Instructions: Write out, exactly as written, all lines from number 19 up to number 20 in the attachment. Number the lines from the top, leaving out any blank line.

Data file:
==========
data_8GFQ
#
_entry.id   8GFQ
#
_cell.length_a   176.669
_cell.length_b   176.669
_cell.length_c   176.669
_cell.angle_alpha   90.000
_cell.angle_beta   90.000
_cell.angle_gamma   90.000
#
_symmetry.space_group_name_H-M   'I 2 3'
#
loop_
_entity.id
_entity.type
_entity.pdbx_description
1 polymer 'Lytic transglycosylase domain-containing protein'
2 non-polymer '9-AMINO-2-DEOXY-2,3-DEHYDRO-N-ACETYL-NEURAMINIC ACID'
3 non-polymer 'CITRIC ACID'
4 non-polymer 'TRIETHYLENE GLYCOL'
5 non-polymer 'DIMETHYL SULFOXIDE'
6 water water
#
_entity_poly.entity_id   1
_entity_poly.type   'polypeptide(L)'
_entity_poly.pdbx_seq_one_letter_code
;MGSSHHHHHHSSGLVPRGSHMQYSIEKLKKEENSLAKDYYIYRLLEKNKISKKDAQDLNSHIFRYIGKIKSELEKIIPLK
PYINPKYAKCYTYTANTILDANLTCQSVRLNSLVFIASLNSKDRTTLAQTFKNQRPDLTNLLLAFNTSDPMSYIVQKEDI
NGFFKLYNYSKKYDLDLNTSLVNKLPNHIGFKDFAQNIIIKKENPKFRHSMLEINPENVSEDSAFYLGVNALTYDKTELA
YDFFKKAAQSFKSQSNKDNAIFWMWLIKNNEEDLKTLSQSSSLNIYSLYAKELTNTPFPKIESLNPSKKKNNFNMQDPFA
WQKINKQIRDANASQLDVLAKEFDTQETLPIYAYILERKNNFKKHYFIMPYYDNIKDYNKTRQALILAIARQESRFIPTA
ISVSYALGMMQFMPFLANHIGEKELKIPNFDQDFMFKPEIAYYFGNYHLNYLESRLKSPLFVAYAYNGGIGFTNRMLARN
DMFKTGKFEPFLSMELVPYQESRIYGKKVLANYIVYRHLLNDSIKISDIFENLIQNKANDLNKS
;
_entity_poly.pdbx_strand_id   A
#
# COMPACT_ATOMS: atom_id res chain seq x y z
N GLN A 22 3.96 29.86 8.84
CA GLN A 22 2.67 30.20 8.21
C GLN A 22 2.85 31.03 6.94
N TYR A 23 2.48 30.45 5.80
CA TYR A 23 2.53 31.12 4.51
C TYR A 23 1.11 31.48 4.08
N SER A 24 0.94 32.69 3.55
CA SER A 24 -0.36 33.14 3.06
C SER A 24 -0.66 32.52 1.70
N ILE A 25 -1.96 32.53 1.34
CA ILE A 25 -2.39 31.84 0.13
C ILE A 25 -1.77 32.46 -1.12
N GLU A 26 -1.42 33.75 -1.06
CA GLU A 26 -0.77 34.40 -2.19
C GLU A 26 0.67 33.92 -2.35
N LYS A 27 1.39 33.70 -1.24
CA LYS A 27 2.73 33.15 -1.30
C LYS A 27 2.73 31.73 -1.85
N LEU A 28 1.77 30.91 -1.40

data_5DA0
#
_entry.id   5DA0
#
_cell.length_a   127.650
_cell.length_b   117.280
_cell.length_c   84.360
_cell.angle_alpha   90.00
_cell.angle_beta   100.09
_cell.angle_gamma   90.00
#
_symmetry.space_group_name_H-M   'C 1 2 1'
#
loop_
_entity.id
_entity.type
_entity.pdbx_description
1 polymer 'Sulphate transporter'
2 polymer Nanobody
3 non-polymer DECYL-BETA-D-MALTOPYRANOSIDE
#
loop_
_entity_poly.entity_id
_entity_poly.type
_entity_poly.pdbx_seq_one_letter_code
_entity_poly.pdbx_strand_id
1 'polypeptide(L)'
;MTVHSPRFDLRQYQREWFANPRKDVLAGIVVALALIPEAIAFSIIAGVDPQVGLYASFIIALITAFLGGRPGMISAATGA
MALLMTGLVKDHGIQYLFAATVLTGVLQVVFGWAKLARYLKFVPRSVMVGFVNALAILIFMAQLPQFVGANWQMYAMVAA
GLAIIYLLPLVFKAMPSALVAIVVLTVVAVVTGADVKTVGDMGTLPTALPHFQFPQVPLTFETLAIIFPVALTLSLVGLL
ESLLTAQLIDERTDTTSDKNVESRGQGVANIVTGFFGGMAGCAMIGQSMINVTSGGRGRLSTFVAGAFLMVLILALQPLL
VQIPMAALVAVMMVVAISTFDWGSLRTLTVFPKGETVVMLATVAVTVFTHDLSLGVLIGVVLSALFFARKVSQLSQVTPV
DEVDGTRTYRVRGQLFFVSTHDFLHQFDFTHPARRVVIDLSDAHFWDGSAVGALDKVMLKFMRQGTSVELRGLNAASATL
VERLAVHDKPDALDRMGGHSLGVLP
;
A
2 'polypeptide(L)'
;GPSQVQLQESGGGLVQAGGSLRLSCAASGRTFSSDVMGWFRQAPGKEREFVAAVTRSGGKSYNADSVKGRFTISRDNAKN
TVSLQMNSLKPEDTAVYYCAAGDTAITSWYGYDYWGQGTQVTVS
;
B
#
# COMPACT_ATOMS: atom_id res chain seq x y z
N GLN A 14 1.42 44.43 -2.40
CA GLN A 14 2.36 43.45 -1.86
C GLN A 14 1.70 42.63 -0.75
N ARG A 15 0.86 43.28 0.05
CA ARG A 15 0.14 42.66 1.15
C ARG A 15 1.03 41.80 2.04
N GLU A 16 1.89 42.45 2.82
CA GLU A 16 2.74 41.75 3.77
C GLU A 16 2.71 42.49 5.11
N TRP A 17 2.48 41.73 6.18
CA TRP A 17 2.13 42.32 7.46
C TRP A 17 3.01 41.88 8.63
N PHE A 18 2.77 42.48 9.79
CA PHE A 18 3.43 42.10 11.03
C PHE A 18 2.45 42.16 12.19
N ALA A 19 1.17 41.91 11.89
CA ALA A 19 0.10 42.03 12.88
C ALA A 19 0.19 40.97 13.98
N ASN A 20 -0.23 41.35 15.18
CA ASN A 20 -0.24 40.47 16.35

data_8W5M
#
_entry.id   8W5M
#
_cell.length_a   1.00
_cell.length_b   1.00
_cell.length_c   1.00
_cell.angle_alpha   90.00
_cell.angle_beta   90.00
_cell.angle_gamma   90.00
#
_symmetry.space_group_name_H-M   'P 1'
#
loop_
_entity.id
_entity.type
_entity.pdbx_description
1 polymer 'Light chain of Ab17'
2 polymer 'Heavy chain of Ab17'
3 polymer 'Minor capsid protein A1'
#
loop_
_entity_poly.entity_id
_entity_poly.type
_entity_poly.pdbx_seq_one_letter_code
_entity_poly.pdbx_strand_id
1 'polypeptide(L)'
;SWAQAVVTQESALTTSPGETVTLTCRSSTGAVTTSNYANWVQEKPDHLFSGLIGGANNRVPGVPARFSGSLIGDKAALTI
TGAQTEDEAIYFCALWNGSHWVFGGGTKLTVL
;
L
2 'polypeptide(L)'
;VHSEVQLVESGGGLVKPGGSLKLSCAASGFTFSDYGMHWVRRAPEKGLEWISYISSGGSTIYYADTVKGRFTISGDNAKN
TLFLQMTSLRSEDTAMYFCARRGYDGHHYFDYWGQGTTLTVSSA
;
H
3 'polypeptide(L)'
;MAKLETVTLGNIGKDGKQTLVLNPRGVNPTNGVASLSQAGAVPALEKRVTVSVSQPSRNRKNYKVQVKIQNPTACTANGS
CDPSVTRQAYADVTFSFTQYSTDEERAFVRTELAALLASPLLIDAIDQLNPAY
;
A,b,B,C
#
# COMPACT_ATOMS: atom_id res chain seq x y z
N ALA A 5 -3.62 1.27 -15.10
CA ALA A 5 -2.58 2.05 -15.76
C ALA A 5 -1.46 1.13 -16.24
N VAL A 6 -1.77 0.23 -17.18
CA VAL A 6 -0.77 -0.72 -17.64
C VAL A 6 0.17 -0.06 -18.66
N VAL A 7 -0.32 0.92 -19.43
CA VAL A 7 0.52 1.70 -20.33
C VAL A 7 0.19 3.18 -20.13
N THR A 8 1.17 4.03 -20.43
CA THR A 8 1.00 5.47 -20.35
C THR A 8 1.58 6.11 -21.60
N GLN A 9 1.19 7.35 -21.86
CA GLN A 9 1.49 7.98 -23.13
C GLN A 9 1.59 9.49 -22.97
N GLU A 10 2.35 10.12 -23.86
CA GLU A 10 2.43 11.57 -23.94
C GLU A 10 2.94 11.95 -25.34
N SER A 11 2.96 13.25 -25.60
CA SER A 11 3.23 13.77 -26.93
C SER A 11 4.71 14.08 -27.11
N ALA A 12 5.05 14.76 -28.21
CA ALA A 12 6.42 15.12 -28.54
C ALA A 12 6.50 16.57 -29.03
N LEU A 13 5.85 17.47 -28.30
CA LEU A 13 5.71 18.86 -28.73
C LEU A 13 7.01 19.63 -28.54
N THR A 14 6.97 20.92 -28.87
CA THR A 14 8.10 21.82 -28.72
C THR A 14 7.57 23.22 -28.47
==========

2 non-polymer '9-AMINO-2-DEOXY-2,3-DEHYDRO-N-ACETYL-NEURAMINIC ACID'
3 non-polymer 'CITRIC ACID'